Australia to Boost Long-Range Strike Capabilities Amid China’s Military Buildup
UK’s Financial Times: “Australia has unveiled the biggest strategic shift in its military posture since the second world war to adapt to China’s military build-up in the region.”
Australia has announced the biggest defense overhaul in its modern history amid a growing military threat from Communist China, the country’s media reported Monday.
“Australia has unveiled the biggest strategic shift in its military posture since the second world war to adapt to China’s military build-up in the region,” the British newspaper Financial Times noted. “The defence pivot is anticipated to cost A$19bn (US$12.7bn) over the next four years,” the daily confirmed.
The biggest component of this defense modernization plan will be to boost Australia’s long-range strike capabilities to counter Chinese military buildup in the Indo-Pacific.
China is extending its military reach by building artificial islands in the South China Sea equipped with airstrips, military bases, and naval bases. China’s People’s Liberation Army has demonstrated its hostile intentions toward the regional powers by landing nuclear strike-capable bombers on these islands.
The Associated Press reported the Australian military overhaul:
Australia needs to spend more money on defense, make its own munitions and develop the ability to strike longer-range targets as China’s military buildup challenges regional security, according to a government-commissioned report released Monday.
The Defense Strategic Review supports the so-called AUKUS partnership among Australia, the United States and Britain, which in March announced an agreement to create an Australian fleet of eight submarines powered by U.S. nuclear technology.
Prime Minister Anthony Albanese said his government commissioned the review to assess whether Australia has the necessary defense capability, posture and preparedness to defend itself in the current strategic environment. (…)
The public version of the classified review recommended that Australia’s government spend more on defense than the current expenditure of 2% of gross domestic product, improve the Australian Defense Force’s ability to precisely strike targets at longer ranges and make munitions domestically.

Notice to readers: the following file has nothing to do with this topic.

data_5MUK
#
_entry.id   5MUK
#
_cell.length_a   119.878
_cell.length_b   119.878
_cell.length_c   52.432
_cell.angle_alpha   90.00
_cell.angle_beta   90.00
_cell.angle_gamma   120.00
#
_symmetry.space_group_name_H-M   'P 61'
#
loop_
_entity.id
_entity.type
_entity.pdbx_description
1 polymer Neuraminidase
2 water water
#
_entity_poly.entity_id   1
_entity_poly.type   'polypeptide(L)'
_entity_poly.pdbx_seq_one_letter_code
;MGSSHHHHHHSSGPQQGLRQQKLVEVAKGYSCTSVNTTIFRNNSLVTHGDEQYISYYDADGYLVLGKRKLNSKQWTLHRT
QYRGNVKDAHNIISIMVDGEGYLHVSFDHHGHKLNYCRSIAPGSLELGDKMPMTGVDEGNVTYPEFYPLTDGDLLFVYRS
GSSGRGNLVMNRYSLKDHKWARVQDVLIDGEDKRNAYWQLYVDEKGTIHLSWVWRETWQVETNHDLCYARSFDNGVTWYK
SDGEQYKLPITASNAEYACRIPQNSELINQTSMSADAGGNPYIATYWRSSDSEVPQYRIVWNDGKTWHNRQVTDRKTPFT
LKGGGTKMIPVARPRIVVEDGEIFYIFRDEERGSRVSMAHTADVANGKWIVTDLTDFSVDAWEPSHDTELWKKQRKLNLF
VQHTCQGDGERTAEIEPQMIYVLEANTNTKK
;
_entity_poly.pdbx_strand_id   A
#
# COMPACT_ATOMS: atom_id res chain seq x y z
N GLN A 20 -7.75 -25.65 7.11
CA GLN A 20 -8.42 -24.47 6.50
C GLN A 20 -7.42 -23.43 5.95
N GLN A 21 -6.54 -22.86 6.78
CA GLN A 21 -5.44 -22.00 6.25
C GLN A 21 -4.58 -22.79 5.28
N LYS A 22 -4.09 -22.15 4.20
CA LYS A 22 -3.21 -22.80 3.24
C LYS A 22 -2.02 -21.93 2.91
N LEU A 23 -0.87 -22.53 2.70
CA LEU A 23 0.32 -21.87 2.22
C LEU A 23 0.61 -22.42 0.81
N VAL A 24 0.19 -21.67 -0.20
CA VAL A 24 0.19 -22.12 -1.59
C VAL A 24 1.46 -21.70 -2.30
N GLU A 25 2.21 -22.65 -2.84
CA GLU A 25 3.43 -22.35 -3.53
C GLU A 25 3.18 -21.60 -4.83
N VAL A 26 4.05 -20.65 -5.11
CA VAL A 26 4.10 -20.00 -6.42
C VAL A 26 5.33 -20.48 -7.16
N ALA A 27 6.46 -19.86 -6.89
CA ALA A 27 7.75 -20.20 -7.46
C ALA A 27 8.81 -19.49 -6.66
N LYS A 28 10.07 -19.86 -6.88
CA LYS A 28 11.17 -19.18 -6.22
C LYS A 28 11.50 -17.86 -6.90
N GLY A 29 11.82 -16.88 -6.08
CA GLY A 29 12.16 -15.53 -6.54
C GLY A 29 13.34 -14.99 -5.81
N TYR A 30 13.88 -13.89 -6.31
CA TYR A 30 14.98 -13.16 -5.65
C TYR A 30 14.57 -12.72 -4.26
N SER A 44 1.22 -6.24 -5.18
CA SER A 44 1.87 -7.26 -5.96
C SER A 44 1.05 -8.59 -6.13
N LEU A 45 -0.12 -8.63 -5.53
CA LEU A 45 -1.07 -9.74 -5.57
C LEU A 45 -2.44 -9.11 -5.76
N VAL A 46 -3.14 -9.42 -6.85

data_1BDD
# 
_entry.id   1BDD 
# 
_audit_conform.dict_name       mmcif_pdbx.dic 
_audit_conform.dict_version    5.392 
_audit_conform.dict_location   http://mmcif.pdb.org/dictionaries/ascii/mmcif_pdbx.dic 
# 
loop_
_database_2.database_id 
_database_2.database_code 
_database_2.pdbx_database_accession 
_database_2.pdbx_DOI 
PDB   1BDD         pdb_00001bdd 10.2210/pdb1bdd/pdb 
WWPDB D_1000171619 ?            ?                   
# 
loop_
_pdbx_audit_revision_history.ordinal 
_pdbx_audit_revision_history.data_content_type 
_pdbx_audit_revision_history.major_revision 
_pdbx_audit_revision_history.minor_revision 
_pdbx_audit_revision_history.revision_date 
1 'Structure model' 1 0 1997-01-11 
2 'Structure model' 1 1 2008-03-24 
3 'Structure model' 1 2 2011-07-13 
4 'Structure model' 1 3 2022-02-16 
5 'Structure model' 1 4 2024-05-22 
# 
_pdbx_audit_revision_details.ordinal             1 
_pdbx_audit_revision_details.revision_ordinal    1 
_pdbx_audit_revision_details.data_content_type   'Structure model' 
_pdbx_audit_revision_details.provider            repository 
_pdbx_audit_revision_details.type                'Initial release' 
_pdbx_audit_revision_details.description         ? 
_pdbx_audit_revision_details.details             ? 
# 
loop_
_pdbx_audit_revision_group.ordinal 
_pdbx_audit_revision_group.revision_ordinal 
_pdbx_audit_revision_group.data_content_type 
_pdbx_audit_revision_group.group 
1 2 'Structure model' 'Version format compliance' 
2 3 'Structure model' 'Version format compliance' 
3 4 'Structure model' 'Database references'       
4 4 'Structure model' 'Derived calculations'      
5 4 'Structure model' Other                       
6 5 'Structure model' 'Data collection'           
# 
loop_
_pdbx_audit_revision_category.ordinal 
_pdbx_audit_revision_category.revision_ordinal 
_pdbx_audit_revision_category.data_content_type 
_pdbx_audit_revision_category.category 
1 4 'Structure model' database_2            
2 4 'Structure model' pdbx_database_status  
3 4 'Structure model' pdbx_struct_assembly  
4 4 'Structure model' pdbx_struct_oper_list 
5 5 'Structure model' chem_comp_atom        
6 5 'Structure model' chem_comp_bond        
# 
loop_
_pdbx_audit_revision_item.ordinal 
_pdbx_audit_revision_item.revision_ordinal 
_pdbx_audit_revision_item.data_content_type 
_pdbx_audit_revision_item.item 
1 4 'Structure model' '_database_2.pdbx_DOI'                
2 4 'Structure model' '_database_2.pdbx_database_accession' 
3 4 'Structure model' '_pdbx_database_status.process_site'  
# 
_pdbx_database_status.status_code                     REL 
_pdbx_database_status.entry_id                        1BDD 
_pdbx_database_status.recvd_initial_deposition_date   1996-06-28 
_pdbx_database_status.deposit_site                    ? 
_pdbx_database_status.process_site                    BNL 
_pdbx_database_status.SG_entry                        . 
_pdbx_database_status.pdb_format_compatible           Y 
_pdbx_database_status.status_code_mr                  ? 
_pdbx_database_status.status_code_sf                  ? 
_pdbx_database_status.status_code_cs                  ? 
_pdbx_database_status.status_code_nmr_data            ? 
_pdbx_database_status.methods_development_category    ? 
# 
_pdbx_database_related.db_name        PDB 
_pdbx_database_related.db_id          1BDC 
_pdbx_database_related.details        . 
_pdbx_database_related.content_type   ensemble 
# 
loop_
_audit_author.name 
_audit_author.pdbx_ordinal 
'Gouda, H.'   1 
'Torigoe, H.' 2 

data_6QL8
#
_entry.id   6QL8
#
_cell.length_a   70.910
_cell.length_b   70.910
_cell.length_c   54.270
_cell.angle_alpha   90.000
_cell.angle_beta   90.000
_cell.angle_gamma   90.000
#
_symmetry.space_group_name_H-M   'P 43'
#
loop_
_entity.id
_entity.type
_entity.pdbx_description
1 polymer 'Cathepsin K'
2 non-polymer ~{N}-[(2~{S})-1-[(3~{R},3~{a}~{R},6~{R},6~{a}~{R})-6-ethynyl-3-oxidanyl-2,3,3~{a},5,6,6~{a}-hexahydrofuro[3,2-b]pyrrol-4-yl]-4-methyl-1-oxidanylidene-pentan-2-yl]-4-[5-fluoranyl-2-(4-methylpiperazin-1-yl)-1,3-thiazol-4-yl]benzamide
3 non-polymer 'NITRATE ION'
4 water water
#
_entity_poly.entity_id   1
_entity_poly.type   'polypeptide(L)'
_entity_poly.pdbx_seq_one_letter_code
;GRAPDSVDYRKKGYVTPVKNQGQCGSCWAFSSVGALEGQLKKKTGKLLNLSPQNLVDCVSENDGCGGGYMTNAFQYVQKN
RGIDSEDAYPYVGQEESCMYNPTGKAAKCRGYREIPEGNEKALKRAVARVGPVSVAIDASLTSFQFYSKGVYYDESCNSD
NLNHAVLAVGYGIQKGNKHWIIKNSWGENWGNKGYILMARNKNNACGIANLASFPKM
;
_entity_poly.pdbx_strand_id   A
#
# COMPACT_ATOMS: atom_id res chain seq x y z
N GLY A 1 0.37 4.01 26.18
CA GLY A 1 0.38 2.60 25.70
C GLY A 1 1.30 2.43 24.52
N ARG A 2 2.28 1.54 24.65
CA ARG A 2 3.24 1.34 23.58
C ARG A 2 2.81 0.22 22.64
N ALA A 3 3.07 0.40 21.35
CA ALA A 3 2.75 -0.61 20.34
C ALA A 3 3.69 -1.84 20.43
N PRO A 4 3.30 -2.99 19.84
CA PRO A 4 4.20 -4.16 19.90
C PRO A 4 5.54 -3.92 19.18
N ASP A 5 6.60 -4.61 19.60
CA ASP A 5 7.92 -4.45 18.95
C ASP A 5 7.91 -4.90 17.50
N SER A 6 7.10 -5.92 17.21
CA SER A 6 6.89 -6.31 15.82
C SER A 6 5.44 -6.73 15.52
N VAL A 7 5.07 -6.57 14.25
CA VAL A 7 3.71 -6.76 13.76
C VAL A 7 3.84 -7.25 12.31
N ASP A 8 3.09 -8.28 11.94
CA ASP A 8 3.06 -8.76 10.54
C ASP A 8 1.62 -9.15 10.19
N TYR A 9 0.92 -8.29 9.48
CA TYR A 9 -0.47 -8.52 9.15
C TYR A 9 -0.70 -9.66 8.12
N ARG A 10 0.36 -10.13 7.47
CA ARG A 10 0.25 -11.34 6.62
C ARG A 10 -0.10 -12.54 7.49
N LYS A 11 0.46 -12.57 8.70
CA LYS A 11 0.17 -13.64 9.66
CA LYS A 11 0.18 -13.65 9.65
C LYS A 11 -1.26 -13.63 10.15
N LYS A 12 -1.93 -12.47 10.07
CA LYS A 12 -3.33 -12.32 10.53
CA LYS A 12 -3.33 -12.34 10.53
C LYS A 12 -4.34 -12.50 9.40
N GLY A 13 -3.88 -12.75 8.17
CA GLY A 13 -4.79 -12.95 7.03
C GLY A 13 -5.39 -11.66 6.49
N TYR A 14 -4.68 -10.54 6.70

Other recommendations include improving the force’s ability to operate from Australia’s northern bases and to deepen defense partnerships with key countries in the Indo-Pacific region including India and Japan. China’s military buildup “is now the largest and most ambitious of any country” since the end of World War II, the review said.
It “is occurring without transparency or reassurance to the Indo-Pacific region of China’s strategic intent,” it said.
Australia seeks to enhance its long-range missile strike capabilities to neutralize the threat posed by Beijing’s aggressive forward deployment. The Australian “army will undergo major changes and be re-equipped to operate missile technology, which is expected to increase in range out to several hundreds of kilometres,” the Australian public broadcaster ABC reported Monday.
“Defence’s focus will shift to Australia’s north and the seas, as army becomes more focused on land-to-maritime capability, including through long-range strike power, while planned projects for infantry vehicles are significantly reduced,” the broadcaster added.
The revamp also includes modernizing Australia’s aging nuclear submarine fleet, news reports confirm.
With Monday’s announcement, Australia joins Japan and India in their efforts to modernize their militaries and upgrade defense strategies in the face of growing Chinese aggression.
Australia is cooperating with these countries under the ‘quad’ framework, as a U.S.-led alliance revived by President Donald Trump to create a bulwark of regional powers to counter China. Last month, Australia and India unveiled a road map towards a ‘comprehensive strategic partnership’ in the Ind-Pacific.
Donations tax deductible
to the full extent allowed by law.
Ummmm, when you state “long range strike capabilities” are the goal, you then show… a long-range airlift platform? And, apart from nuke subs and “long-range missiles” there’s nothing really here about what other sorts of “long range strike” we’re talking about. If it’s all missiles and missile subs, then a picture of an aircraft makes even less sense – especially a cargo craft.